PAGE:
Presumably, Barkley will heal up over the offseason and in 2020 he’ll look more like he did as a rookie. We all saw his talent last season. The big plays will return, at least somewhat. But this season is a lost one, and the 2-9 Giants need to shut Barkley down soon. He’s too valuable to keep playing when he is not right physically. The Giants are in the mix for the No. 2 overall pick of the 2020 draft — we’re close to officially declaring the Cincinnati Bengals as on the clock for the first pick — and at some point it simply becomes foolish to play Barkley at less than 100 percent when it’s more beneficial to the franchise to lose games.

Hopefully next year Barkley looks like the same thrilling playmaker we saw last season. That’s good for the game. The Giants didn’t protect him well enough the first time around this season, but there’s still time for them to do the smart thing and sit him down.

New York Giants running back Saquon Barkley (26) flips over Chicago Bears cornerback Kyle Fuller (23). (AP Photo/Charles Rex Arbogast)

Here’s a look at the coaches, players, executives or anyone else feeling the heat on Monday, after Week 12 of the NFL season.

HOT: Can Ron Rivera survive another losing season?

Rivera has been a good coach for the Carolina Panthers, with three division titles since taking over in 2011. The Panthers went 15-1 and won the NFC championship in 2015 under Rivera. Twice, Rivera has been named NFL coach of the year.

But owner David Tepper hasn’t experienced any of those good things. He bought the team in 2018. The Panthers went 7-9 last season and they fell to 5-6 this season after a crushing loss at the New Orleans Saints. Since a hot start to last season, the Panthers have lost 13 of their last 19 games.

Last week, Tepper had an impromptu session with reporters. There were two guidelines, according to Scott Fowler of the Charlotte Observer: Tepper wasn’t to be quoted directly, and he wouldn’t entertain questions about the long-term futures of Rivera or general manager Marty Hurney. But Fowler wrote that “Tepper left no doubt he’s dissatisfied with the Panthers’ long-term mediocrity,” and without being asked Tepper talked about the Panthers never posting consecutive winning seasons in franchise history. Tepper said he despises mediocrity.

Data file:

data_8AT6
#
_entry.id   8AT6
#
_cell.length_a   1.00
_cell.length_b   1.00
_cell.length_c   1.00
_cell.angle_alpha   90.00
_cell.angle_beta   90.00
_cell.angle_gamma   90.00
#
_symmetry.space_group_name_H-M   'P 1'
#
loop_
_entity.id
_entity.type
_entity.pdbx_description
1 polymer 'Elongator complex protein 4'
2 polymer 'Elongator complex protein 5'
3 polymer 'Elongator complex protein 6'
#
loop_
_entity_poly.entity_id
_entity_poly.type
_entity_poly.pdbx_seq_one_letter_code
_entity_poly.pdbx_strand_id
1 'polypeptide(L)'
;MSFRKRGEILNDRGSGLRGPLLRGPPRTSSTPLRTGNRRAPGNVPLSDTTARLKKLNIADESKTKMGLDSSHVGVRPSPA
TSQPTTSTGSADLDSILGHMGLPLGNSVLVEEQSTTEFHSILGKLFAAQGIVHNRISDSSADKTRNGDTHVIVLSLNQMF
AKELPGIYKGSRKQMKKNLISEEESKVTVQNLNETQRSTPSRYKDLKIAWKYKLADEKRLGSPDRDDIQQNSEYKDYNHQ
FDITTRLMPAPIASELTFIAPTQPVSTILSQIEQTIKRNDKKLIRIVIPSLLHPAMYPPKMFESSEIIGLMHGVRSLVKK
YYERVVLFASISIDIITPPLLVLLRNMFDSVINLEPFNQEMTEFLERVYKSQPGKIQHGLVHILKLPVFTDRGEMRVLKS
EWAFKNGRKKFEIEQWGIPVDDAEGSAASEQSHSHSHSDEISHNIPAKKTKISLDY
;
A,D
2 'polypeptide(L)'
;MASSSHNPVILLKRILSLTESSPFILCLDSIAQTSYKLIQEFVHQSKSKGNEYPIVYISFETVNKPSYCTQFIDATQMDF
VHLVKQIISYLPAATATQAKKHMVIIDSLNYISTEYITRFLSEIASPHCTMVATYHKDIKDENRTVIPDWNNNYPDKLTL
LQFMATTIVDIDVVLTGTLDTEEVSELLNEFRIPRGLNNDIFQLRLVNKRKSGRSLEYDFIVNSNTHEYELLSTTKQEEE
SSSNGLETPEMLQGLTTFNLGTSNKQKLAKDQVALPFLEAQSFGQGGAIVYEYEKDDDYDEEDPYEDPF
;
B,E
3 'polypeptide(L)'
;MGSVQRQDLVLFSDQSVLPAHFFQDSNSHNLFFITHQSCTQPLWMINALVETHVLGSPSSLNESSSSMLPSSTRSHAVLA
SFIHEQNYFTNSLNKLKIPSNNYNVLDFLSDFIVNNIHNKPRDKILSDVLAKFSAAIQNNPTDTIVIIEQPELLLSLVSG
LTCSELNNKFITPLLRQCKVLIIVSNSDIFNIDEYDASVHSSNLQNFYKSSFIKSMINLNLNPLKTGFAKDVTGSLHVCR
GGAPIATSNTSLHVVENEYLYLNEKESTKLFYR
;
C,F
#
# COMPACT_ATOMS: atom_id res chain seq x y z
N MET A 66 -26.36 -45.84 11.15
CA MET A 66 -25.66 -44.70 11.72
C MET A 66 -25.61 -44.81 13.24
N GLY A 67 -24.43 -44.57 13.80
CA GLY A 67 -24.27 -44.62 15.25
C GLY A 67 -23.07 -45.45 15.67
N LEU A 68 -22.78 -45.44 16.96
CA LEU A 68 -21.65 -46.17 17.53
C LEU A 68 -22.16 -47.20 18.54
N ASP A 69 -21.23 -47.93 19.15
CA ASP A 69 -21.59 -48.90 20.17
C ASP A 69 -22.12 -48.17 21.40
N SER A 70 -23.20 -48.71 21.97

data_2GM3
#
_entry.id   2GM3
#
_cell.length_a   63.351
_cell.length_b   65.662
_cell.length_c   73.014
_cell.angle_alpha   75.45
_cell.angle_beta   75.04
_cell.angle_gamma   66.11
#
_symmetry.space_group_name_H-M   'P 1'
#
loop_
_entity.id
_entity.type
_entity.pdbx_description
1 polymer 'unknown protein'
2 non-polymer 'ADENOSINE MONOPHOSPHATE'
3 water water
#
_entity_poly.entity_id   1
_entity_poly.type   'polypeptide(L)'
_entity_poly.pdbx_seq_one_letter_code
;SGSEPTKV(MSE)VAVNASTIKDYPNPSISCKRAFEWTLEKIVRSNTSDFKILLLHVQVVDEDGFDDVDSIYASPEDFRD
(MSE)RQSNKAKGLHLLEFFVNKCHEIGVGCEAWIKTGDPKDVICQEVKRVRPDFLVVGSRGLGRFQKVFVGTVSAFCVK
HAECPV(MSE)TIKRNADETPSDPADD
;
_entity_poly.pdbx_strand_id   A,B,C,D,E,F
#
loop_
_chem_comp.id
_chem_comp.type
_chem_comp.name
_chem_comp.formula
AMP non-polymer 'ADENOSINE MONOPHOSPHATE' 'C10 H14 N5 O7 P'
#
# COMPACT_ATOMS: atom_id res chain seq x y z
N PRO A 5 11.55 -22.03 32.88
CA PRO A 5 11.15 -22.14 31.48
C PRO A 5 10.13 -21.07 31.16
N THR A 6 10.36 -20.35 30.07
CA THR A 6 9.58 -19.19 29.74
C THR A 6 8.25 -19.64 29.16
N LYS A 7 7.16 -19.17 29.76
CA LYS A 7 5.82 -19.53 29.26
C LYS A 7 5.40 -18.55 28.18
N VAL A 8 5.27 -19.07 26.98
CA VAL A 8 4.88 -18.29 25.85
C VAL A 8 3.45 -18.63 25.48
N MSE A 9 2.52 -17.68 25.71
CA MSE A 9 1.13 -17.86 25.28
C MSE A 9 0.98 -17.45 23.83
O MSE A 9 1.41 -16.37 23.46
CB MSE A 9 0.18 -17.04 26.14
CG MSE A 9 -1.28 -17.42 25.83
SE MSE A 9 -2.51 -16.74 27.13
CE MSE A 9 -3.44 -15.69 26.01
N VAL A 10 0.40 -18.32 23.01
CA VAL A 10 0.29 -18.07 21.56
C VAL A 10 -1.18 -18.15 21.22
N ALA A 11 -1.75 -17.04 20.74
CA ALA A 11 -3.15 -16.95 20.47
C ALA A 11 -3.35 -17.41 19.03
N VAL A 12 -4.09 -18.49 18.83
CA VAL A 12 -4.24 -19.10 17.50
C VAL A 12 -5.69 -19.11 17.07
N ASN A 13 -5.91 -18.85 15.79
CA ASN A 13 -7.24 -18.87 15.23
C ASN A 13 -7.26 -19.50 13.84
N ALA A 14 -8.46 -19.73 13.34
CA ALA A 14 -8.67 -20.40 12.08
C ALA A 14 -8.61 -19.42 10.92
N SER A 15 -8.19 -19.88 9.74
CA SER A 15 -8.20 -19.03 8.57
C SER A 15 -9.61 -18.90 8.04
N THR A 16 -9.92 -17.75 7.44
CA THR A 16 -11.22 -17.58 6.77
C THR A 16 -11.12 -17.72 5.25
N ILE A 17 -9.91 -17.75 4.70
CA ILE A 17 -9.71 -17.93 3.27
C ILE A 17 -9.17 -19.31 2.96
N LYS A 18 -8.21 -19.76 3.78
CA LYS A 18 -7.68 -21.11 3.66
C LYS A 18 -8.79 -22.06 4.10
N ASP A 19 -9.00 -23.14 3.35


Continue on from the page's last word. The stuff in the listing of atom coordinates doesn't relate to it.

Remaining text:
We have no idea what Tepper is thinking when it comes to Rivera. But the Panthers are 5-6 and the promise of a hot start with Kyle Allen replacing injured Cam Newton at quarterback has dissipated. Finishing the season with a winning record probably isn’t going to happen.

The Panthers’ next coach probably won’t be as good as Rivera. But the owner seems to be getting impatient.

HOTTER: Jaguars aren’t ready to bench Nick Foles, yet

Football is a team sport. Quarterbacks don’t win or lose games by themselves. And still, it’s easy to look at a two-game losing streak for the Jaguars and wonder if the team made a mistake turning back to Foles.

Rookie Gardner Minshew played reasonably well, and he was replaced when Foles was healthy. Two straight losses since Foles’ return have knocked the Jaguars out of the playoff race, but Jaguars coach Doug Marrone seems content to stick with the veteran. Gene Frenette of the Florida Times-Union said that Marrone balked at the idea of changing quarterbacks.

“We got to figure it out with the guys we have,” Marrone said.

You have to wonder when the time will come to bench Foles, the Jaguars’ big free-agent signee this offseason. Or when the time will come to fire Marrone.

The Jaguars’ 42-20 loss at the Tennessee Titans wasn’t as close as the final score would indicate. They looked awful. They’re 4-7 and the question is whether Marrone will get fired.